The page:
It seems pretty obvious that behind every great farm-to-table restaurant must lie at least one great farm. But it raises a question known to matchmakers wide and far: How do you pair up the right farmer with the right restaurateur?
Bringing farmers to the table where decisions get made is so important as a way of introducing them to as many key decision-makers in the restaurant or retail industry as possible and and to help foster a more sustainable, local food system.
Enter the Local Food Matchup. This semi-annual event is designed to help grow business for chefs or retailers looking to source more local foods, and farmers or food and beverage producers looking to sell into the Pittsburgh area market. Now in its fourth iteration (the first one was held in March 2017), growers and buyers from across the region will gather at Threadbare Ciderhouse on Monday, December 3 for an evening of networking, tasting, meetings, and what organizers call “speed-dating” type interactions to get more local food on restaurant tables and retail shelves.
Although it sounds delicious, sadly we civilians aren’t invited. This is strictly business for restaurants, retailers, institutional buyers, farmers, growers, and food and beverage producers.
“Agriculture is a very important part of our regional economy,” said Jim Hassinger, the executive director of the Southwestern Pennsylvania Commission (SPC). “Support for local food production and sales advances our region’s plan for more resilient communities.”
That support is evident in the coordinated efforts of the other three event organizers, in conjunction with the SPC: Sustainable Pittsburgh, Farm to Table Western PA, and the City of Pittsburgh’s Sustainability and Resilience Team.
While it may sound like a lot of metaphorical cooks in this particular kitchen, it really speaks to the widespread priority of growing our local food infrastructure.
“If economic activity in the Western PA food supply chain increased by 10%, we could create 33,000 new jobs and add $4 billion in business activity,’” says Erin Hart, founder, Farm to Table Buy Local, citing a 2015 SPC report.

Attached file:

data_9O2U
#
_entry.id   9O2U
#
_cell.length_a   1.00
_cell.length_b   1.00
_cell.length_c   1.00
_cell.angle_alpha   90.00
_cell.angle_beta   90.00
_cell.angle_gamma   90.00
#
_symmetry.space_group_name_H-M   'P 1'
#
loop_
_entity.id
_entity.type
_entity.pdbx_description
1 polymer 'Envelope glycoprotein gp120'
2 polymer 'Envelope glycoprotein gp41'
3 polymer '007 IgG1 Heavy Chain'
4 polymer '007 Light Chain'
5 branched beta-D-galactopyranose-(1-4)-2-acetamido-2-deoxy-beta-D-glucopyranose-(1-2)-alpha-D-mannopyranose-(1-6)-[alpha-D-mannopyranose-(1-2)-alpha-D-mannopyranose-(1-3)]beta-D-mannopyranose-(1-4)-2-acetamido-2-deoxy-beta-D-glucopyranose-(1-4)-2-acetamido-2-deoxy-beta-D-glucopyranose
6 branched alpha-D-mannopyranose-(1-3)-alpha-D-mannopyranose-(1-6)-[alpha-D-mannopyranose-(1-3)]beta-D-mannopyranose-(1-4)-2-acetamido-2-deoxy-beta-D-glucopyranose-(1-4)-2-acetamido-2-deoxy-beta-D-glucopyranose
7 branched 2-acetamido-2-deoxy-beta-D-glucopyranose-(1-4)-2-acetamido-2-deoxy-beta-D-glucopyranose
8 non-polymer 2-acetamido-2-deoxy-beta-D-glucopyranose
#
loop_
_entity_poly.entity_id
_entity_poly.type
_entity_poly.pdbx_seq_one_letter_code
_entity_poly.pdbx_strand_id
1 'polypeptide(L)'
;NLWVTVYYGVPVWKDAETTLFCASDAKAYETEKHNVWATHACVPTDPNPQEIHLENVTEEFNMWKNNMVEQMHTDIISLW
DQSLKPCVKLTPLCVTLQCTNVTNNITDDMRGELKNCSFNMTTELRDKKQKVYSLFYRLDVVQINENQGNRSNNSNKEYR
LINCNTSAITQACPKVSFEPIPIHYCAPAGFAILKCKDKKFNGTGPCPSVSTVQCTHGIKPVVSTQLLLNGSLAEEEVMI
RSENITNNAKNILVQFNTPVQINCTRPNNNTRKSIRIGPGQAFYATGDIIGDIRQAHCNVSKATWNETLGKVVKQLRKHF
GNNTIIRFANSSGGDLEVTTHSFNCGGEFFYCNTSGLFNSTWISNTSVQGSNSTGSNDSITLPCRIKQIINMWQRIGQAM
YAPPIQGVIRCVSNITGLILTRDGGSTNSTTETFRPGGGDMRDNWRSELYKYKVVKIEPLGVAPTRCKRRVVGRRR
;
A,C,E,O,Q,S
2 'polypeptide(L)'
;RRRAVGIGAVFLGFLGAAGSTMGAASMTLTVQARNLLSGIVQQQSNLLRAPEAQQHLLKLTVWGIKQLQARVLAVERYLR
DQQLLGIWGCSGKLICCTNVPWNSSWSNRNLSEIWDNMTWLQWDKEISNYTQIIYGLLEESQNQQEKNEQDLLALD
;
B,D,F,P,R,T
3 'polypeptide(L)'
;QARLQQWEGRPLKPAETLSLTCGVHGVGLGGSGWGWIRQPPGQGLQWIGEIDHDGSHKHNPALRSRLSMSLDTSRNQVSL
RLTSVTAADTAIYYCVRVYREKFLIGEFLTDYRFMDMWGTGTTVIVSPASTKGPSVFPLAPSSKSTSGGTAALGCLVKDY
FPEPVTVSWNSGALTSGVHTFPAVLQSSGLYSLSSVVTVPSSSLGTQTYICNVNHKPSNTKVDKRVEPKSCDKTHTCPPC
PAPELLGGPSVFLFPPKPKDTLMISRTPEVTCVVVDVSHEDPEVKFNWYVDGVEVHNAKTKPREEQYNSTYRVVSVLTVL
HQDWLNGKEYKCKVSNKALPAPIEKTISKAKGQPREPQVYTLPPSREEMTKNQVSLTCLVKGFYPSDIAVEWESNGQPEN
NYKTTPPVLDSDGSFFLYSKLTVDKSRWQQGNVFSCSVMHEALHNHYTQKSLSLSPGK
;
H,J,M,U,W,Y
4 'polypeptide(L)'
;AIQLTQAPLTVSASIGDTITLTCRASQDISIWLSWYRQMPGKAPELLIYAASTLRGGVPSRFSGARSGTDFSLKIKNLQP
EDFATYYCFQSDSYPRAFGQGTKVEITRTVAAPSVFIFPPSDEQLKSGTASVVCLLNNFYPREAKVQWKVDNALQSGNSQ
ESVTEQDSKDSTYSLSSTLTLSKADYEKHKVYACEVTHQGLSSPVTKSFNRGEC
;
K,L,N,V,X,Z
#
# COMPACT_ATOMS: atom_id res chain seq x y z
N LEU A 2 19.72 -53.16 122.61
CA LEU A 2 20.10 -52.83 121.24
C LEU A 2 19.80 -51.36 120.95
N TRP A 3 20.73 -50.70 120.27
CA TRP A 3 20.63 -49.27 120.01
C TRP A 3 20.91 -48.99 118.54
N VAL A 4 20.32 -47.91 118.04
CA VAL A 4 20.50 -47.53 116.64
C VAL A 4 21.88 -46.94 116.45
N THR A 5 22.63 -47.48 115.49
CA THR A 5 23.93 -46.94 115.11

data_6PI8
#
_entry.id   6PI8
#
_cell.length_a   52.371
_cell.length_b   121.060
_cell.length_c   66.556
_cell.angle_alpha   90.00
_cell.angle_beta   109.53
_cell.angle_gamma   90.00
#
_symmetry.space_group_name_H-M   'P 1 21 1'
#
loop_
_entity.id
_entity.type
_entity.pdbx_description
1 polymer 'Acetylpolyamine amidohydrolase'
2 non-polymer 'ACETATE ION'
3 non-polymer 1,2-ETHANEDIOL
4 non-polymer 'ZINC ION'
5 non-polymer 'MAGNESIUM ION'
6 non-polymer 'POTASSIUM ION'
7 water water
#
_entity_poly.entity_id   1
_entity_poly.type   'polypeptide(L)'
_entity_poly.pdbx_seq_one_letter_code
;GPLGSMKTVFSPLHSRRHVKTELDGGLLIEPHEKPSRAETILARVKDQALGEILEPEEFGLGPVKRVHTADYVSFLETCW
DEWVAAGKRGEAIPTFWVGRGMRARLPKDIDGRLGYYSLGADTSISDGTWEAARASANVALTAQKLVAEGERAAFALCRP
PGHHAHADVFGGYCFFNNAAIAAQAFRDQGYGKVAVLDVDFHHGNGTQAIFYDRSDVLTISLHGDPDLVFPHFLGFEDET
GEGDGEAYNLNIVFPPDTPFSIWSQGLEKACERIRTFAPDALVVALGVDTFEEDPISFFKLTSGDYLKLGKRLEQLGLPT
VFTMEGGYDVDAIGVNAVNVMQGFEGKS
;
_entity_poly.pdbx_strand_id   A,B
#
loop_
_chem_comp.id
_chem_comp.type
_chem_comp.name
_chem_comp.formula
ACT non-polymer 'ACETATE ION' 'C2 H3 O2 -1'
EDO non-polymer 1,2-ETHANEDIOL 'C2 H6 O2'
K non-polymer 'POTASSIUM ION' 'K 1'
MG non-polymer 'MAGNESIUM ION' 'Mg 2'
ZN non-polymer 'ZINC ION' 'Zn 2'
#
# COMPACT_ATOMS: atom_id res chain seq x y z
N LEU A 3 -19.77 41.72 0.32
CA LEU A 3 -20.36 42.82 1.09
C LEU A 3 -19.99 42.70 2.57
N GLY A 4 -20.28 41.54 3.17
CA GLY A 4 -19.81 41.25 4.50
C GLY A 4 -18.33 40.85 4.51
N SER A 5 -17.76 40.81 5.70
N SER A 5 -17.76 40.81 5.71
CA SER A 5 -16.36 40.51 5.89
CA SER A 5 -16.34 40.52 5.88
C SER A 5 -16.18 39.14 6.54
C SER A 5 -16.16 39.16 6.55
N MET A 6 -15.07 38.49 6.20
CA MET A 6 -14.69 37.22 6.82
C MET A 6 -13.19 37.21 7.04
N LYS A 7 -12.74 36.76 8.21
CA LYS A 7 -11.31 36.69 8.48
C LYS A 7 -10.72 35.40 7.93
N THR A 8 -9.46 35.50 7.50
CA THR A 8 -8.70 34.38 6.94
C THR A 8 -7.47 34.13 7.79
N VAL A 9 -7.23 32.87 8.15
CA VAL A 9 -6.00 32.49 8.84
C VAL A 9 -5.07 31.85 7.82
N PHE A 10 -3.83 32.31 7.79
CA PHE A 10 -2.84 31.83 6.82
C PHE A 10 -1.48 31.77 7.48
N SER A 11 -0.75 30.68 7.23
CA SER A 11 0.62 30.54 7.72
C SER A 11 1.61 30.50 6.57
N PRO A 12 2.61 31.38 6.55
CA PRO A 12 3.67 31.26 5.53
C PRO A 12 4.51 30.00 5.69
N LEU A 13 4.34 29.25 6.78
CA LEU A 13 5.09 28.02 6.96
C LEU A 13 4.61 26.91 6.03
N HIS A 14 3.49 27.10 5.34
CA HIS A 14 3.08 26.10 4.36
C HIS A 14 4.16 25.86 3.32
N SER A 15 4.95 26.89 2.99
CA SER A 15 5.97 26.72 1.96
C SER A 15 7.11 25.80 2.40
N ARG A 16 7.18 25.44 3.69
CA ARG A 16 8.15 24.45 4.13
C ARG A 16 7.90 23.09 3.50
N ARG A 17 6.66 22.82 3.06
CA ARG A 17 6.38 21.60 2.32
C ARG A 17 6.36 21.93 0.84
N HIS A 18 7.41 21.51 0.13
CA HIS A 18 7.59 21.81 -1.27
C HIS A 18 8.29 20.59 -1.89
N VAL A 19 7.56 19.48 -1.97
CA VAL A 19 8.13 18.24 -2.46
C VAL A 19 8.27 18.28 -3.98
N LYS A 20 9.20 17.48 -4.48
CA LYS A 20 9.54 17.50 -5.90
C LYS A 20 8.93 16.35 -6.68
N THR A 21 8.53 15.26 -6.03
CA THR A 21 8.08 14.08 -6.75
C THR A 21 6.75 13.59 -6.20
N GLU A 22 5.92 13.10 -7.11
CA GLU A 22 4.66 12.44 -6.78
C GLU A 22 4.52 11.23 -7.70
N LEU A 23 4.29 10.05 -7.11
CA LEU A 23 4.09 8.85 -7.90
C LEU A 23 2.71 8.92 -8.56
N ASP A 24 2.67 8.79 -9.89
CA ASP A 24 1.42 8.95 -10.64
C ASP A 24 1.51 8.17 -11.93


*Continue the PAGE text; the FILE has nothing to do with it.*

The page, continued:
Prior to the days of refrigerated rail cars and highways, almost all of our food was farm to table by necessity. Realizing today’s farm-to-table promise means creating – or perhaps recreating – a locally-based infrastructure that can augment the existing national supply chains upon which restaurants and consumers both equally rely.
Our region’s farmers and provisioners do a superior job growing and producing fruits, vegetables, cows, pigs, and lamb that command intense customer loyalty and restaurant owners and chefs are continually looking for new ways to connect with local product.
“It’s a sign of their success that you see many restaurants today who take pride in proclaiming their dedication to local sourcing by drawing attention to the farms and growers they work with,” says Bykoski.
A leading restaurant industry trade publication recently noted that “the first thing one needs to know about the state of agriculture today and its importance to the restaurant industry is that the two are no longer begrudging partners. These days, they play for the same team.”
The nature of the team varies, of course. Some restaurants are fully committed to achieving as-close-to-100% local as possible, others are looking to explore additional opportunities to feature local farms, and some others are in the early stages looking to navigate their way.
Whether a business is ready for a serious, long-term business commitment or just some farm-fresh goods for the weekend, Local Food Matchup is where sustainable sparks fly. For more information and how to register visit eatsustainably.org.
This post is a sponsored collaboration between Sustainable Pittsburgh and Good Food Pittsburgh’s advertising department.